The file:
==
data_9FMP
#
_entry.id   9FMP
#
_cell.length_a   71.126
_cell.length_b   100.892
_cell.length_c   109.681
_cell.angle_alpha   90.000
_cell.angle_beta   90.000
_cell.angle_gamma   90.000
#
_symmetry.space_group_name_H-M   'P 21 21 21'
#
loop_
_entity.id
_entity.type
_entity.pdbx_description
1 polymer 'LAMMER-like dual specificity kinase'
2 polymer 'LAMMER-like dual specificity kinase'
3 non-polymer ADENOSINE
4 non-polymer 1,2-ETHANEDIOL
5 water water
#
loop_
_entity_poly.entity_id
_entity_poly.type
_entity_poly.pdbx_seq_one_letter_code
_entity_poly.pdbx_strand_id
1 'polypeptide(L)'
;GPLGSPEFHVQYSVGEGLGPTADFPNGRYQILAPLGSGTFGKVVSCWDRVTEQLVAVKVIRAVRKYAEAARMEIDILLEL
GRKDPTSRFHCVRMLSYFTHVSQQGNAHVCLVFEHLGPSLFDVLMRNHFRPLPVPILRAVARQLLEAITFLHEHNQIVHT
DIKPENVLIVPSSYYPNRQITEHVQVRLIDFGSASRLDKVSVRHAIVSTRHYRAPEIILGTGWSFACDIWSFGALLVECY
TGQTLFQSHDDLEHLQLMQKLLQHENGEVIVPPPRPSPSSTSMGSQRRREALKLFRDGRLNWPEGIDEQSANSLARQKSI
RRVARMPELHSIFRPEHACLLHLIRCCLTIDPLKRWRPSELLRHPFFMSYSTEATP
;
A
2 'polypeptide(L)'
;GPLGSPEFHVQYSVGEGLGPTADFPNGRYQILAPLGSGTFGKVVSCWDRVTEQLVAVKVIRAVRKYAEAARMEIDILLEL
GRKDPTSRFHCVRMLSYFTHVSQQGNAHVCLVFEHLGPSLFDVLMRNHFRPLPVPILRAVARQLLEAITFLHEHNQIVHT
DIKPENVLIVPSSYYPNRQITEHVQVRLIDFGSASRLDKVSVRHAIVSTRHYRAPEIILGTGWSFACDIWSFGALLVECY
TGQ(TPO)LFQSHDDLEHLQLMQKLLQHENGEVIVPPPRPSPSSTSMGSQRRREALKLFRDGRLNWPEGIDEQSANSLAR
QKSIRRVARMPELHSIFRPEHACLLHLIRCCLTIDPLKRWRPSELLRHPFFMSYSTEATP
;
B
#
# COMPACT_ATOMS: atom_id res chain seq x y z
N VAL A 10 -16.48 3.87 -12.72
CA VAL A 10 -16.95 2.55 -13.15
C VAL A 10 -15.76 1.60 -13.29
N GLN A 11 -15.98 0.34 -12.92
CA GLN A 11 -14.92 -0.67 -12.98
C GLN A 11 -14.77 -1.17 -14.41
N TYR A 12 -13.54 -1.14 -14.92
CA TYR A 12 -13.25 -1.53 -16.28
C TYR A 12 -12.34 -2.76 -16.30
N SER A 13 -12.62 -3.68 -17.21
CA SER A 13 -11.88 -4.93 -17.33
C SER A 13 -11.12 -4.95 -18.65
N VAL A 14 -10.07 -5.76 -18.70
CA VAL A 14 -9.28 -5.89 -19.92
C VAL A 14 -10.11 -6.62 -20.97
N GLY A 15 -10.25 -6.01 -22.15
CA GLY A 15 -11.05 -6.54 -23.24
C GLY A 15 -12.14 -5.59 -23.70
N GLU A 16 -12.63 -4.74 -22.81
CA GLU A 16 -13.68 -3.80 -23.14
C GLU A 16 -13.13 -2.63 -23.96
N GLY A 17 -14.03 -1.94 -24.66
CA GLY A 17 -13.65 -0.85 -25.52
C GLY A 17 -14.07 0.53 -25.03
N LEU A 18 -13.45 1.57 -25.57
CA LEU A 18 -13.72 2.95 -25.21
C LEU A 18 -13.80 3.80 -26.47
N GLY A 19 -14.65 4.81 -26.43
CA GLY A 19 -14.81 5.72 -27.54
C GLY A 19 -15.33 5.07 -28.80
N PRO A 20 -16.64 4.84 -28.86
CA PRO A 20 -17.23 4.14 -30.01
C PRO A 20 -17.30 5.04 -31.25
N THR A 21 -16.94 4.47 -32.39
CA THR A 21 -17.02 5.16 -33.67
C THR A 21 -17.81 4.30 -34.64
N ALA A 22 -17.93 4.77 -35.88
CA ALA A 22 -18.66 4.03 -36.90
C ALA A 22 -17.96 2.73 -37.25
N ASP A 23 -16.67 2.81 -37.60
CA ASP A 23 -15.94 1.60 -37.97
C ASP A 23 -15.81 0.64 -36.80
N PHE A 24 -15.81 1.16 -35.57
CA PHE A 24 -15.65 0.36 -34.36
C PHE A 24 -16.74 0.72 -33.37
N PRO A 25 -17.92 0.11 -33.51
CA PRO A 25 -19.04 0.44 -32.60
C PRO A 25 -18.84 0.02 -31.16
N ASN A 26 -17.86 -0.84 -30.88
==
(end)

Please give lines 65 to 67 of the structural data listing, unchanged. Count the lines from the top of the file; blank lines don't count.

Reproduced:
N GLU A 16 -12.63 -4.74 -22.81
CA GLU A 16 -13.68 -3.80 -23.14
C GLU A 16 -13.13 -2.63 -23.96